My father (Gregg) worked with wood for most of his life. He was a self-employed carpenter, built and remodeled homes. Back in the 1980’s, my parents canoed quite a bit and he started to build cedar strip canoes and paddles. Using a lot of the same tools, he began demonstrating the old-time craft of making treenware in 1985 for their annual hometown heritage festival. Our family also attended French & Indian War period events over the years, setting up as treenware sutlers. Ten years ago he became a full-time “SPOONER”. Desiree (My partner) and I started an apprenticeship with him 7 years ago keeping the spoon carving art alive, and between the two of us, attend about 35 shows each year.
We enjoy creating functional wooden utensils like those that have been in use for thousands of years. We especially like cherry wood for it’s beautiful color and grain patterns, but also enjoy working with other woods such as apple, apricot, osage, curly maple and sumac, anticipating the finished product.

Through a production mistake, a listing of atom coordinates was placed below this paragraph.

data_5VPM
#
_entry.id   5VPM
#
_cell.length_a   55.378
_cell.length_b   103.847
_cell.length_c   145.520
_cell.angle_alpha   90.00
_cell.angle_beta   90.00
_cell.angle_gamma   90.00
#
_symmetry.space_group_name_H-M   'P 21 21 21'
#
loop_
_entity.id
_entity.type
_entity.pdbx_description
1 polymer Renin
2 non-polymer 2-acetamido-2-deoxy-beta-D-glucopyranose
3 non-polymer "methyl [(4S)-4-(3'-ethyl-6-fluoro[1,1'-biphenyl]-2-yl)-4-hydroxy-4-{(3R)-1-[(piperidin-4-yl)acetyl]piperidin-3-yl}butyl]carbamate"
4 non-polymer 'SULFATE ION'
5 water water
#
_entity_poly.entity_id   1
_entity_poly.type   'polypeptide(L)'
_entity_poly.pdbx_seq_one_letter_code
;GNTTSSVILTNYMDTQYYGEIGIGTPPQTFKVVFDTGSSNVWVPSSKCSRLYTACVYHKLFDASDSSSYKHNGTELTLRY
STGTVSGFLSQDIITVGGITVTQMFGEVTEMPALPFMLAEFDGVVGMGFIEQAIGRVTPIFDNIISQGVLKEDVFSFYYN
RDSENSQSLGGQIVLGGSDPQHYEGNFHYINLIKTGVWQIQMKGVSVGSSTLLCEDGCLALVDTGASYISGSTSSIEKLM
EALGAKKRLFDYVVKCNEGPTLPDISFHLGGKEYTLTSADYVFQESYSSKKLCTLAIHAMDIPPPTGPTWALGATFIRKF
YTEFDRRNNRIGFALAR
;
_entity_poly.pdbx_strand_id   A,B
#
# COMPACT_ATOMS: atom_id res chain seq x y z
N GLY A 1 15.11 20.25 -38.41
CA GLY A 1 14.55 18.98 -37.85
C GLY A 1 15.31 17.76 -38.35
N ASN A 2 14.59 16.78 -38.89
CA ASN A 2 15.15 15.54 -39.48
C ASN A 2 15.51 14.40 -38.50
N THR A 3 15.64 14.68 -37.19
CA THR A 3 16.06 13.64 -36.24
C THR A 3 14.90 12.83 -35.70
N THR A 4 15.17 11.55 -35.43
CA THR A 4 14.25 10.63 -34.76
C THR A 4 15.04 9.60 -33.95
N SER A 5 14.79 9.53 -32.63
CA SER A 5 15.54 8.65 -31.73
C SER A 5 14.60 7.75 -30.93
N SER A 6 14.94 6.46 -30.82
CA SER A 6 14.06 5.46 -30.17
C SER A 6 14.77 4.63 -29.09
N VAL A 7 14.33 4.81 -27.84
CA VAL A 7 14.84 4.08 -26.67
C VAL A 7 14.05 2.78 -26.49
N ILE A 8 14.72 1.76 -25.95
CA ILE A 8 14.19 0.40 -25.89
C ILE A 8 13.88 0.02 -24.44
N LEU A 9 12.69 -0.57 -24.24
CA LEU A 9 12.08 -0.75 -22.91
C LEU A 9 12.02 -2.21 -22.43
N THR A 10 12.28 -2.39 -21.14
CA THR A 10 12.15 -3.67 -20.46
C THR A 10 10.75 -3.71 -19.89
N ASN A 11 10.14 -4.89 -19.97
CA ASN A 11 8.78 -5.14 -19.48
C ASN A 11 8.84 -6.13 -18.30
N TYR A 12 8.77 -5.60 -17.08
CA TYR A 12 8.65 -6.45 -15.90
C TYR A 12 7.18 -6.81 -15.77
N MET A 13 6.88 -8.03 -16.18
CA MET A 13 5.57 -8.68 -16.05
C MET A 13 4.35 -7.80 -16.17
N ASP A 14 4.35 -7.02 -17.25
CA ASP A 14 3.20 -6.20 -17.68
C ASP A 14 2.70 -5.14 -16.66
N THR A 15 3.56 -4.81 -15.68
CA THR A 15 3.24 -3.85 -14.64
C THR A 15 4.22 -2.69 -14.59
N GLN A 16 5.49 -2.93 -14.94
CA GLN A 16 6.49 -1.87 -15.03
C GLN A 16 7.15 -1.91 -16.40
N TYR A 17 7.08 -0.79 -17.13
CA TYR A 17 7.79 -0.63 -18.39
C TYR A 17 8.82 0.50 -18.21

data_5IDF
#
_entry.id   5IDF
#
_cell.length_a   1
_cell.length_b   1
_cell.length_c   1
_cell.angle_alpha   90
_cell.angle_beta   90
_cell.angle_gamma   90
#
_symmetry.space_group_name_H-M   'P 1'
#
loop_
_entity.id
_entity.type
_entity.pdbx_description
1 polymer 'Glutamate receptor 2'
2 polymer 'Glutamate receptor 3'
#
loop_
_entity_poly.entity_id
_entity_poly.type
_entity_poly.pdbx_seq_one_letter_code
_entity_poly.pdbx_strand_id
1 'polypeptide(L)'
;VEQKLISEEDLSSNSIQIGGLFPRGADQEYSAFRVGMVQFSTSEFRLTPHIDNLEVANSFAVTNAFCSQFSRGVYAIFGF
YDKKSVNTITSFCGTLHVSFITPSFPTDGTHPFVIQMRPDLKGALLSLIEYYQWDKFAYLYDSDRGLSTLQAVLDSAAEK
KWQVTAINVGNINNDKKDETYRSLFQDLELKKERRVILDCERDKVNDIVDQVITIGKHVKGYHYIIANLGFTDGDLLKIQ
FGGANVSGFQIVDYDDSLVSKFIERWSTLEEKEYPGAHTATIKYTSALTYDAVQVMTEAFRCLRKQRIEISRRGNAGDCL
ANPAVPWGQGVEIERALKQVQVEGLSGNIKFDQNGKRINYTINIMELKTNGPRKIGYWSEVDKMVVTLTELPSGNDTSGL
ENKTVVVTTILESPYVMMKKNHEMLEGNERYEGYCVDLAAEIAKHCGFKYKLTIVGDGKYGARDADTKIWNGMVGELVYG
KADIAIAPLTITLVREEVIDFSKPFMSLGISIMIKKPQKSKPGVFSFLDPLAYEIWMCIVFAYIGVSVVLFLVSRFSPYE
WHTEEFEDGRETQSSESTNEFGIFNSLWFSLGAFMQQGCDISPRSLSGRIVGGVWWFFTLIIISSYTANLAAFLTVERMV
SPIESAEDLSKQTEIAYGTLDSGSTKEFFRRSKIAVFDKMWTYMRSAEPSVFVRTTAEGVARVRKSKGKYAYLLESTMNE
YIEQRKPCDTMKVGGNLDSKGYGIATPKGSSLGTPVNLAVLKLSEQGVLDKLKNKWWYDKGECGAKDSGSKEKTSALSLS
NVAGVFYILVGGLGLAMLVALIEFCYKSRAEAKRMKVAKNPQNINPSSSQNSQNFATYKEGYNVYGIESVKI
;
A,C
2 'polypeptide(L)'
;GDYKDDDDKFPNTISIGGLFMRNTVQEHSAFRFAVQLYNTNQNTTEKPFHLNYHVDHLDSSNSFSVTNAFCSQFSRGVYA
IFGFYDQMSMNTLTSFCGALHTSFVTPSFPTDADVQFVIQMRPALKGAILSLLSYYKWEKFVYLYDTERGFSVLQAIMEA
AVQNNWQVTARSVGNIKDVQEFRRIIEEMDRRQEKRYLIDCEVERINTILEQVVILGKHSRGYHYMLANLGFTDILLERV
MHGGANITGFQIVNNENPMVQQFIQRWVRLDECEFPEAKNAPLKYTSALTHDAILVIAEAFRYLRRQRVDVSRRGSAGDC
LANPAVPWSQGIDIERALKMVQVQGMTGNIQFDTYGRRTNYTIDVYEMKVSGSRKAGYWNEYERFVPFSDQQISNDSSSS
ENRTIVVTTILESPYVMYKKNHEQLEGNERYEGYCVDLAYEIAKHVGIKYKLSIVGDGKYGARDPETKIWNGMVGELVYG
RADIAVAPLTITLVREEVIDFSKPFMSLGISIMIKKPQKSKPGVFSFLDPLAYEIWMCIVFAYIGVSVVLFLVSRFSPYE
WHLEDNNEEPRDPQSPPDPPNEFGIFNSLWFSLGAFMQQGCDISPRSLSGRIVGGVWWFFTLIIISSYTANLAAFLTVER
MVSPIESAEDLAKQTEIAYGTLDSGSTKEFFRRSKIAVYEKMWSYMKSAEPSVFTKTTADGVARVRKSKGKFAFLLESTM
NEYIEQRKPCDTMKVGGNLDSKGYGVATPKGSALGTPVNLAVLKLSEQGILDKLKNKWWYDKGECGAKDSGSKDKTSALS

We use mainly cherry wood that is often times harvested from our own property or given to us from friends with downed trees. Larger utensils and bowls are cut from the logs and the smaller utensils from boards, roughed out on a band saw, then finely sanded. Some are made completely from traditional hand tools such as a hatchet, bow saw, gouge, spokeshave and draw knife, working on a primitive shaving horse which acts as a vise. Each utensil is made individually so no two are alike. Deb (my mother) puts our mark on every piece with a woodburning stylus and they are given a hand-rubbed, organic finish of beeswax and coconut oil.